2. You can also mock those who stubbornly cling Stockholm Syndrome style to a system that either doesn’t allow them to do the tasks they need to do, then greet any poor move or offering by the mother company as brilliantly conceived & infallible and perfect for them (whether they are or aren’t) like those in cults do. That also is a sickness only this time with the 2013 Mac Pro many of us saw the Apple Emperor had no clothes. It took a while for the horrific realization to sink in because we too were true believers. Now, not so much. Fool me once shame on you, fool me twice shame on me.

            It’s not the box or platform but what’s in the chair controlling that box that matters. Macs won’t make you any better a digital VFX artist or writer or musician than PC’s do. You either have it or you don’t.

  3. Apple could have a pro-mac out next week if they wanted: Just pick an existing Lenovo or Dell model, and order it from them with MacOS installed. The net is filled with hackers doing exactly this and getting low cost machines that beat the tar out of Apple’s lineup.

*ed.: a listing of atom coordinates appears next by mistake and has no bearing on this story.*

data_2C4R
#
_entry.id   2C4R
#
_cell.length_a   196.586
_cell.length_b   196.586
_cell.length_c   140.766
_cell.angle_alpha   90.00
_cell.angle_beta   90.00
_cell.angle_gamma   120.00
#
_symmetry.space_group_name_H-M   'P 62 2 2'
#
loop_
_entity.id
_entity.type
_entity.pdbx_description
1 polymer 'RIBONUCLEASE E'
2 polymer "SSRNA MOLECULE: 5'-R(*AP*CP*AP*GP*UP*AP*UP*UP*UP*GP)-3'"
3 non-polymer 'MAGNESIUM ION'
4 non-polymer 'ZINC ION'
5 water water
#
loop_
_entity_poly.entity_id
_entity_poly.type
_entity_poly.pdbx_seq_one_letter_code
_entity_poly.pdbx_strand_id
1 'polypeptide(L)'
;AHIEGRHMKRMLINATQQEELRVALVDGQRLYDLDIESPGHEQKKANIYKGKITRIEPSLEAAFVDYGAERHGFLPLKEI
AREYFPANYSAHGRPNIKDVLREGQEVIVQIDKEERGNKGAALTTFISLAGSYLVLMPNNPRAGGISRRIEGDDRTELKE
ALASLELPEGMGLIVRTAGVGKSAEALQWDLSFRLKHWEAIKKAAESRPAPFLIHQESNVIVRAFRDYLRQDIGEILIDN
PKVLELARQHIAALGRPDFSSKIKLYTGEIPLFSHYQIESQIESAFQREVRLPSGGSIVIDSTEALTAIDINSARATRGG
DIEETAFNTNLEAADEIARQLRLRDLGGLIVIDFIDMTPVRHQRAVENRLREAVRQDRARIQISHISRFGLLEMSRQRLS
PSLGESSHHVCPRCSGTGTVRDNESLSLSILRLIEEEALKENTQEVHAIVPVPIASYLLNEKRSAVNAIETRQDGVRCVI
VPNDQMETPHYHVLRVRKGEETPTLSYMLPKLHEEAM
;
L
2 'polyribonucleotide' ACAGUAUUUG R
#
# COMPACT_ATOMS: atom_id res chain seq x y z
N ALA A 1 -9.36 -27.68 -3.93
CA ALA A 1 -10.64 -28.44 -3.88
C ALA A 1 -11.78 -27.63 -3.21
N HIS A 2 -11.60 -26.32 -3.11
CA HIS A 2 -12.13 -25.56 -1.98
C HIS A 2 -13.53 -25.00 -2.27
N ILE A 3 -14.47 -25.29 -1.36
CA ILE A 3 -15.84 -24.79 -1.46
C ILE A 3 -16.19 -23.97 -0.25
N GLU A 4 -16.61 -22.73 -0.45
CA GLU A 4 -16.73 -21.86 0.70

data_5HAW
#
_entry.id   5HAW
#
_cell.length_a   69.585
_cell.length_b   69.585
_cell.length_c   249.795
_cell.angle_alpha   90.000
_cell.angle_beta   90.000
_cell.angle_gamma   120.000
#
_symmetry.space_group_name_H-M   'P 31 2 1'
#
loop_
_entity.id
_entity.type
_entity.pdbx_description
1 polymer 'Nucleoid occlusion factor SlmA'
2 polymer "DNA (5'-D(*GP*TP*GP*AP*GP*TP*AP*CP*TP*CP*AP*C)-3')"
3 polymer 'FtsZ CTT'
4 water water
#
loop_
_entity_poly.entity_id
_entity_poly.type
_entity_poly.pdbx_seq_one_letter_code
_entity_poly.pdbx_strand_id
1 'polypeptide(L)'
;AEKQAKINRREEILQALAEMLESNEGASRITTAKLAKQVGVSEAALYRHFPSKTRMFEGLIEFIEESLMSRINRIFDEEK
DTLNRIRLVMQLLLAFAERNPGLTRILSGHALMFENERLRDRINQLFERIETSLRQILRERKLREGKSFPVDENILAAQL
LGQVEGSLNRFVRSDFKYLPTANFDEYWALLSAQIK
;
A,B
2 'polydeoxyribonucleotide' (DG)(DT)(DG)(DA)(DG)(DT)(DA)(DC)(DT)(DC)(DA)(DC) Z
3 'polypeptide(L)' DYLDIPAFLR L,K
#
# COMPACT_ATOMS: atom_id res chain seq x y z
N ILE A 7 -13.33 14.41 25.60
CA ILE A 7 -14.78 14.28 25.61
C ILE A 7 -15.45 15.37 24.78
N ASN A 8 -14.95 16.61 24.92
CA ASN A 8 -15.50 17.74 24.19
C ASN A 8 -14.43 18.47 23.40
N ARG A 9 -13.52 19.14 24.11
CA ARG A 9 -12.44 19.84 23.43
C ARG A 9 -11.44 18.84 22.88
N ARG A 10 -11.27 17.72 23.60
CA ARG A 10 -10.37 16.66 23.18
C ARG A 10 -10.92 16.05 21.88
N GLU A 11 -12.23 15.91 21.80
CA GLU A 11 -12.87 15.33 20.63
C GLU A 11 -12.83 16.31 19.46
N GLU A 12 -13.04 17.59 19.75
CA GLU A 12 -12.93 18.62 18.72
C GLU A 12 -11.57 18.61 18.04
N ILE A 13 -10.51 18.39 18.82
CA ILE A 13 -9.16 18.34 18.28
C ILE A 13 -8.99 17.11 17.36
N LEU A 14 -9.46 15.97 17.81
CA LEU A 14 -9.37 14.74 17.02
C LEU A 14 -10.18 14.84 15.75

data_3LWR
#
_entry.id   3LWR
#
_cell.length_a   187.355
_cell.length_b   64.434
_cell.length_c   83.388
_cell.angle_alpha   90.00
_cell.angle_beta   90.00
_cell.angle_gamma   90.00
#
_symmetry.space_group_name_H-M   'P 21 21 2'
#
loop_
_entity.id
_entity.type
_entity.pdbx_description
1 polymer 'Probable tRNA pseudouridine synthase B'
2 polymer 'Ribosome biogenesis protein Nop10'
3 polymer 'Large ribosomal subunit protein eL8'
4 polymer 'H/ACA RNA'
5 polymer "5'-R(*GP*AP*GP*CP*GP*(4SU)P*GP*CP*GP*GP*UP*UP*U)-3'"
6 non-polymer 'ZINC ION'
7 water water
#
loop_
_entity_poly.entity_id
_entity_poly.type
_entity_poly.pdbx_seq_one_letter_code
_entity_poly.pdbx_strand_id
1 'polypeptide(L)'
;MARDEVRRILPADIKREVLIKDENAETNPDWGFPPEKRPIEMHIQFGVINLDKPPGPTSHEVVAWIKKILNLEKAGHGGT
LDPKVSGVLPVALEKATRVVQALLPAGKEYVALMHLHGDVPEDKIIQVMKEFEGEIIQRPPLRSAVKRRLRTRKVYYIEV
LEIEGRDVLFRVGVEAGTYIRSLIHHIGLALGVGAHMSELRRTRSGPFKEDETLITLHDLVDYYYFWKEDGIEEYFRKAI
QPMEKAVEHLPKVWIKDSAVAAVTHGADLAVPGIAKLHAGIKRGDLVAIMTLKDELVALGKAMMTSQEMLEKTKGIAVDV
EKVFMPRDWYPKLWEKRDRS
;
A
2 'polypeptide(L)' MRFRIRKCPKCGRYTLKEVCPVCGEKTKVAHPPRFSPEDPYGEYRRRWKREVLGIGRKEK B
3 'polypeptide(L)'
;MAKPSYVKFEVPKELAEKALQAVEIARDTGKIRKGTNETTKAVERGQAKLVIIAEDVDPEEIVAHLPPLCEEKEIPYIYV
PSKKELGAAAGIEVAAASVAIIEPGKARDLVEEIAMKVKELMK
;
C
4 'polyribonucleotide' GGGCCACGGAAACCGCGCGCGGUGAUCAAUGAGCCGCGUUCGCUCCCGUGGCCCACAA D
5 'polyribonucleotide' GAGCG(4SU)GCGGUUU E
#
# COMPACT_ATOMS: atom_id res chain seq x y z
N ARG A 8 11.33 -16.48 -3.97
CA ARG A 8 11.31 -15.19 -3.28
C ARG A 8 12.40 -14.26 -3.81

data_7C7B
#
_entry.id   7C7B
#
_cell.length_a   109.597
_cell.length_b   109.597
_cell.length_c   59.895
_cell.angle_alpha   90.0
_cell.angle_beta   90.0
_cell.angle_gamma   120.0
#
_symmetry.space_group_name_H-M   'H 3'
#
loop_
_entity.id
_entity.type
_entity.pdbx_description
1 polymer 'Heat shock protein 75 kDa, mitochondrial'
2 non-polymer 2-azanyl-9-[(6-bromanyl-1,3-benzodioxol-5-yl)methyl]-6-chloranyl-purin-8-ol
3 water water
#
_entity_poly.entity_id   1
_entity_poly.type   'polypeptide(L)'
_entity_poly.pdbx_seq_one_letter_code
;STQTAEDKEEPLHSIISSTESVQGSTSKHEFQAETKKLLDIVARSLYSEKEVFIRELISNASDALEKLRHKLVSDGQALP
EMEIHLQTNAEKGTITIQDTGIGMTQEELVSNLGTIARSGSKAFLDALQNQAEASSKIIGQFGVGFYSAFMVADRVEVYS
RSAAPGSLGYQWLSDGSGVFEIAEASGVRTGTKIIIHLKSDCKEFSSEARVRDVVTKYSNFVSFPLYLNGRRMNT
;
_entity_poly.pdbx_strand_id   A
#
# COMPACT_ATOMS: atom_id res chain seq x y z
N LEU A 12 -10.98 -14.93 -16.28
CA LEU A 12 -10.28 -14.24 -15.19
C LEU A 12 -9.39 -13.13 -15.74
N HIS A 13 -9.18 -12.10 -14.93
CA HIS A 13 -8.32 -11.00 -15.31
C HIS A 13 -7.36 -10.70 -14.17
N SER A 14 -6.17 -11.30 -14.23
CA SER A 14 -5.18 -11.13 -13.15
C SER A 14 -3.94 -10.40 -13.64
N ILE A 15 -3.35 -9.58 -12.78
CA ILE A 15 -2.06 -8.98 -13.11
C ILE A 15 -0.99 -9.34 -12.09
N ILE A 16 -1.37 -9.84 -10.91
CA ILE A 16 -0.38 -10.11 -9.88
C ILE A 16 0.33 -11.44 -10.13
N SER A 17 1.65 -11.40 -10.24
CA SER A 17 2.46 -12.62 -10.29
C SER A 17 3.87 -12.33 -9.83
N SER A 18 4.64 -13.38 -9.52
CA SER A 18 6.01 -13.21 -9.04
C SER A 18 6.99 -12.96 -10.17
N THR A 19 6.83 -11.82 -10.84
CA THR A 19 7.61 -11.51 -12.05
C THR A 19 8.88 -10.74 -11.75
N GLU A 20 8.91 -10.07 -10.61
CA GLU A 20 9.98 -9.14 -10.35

I don’t think it is possible for Apple to be this incompetent about pro users for this long. Apple has abandoned the Mac and is just sucking us up for all the cash they can.

    The reason: Apple figures that anything they do on the Mac will just get copied onto windows within 6 months, and so will just make more money others then for Apple. But without Apple’s input, there won’t be as much innovation on PCs, giving people more reason to buy tablets and phones – where Apple dominates.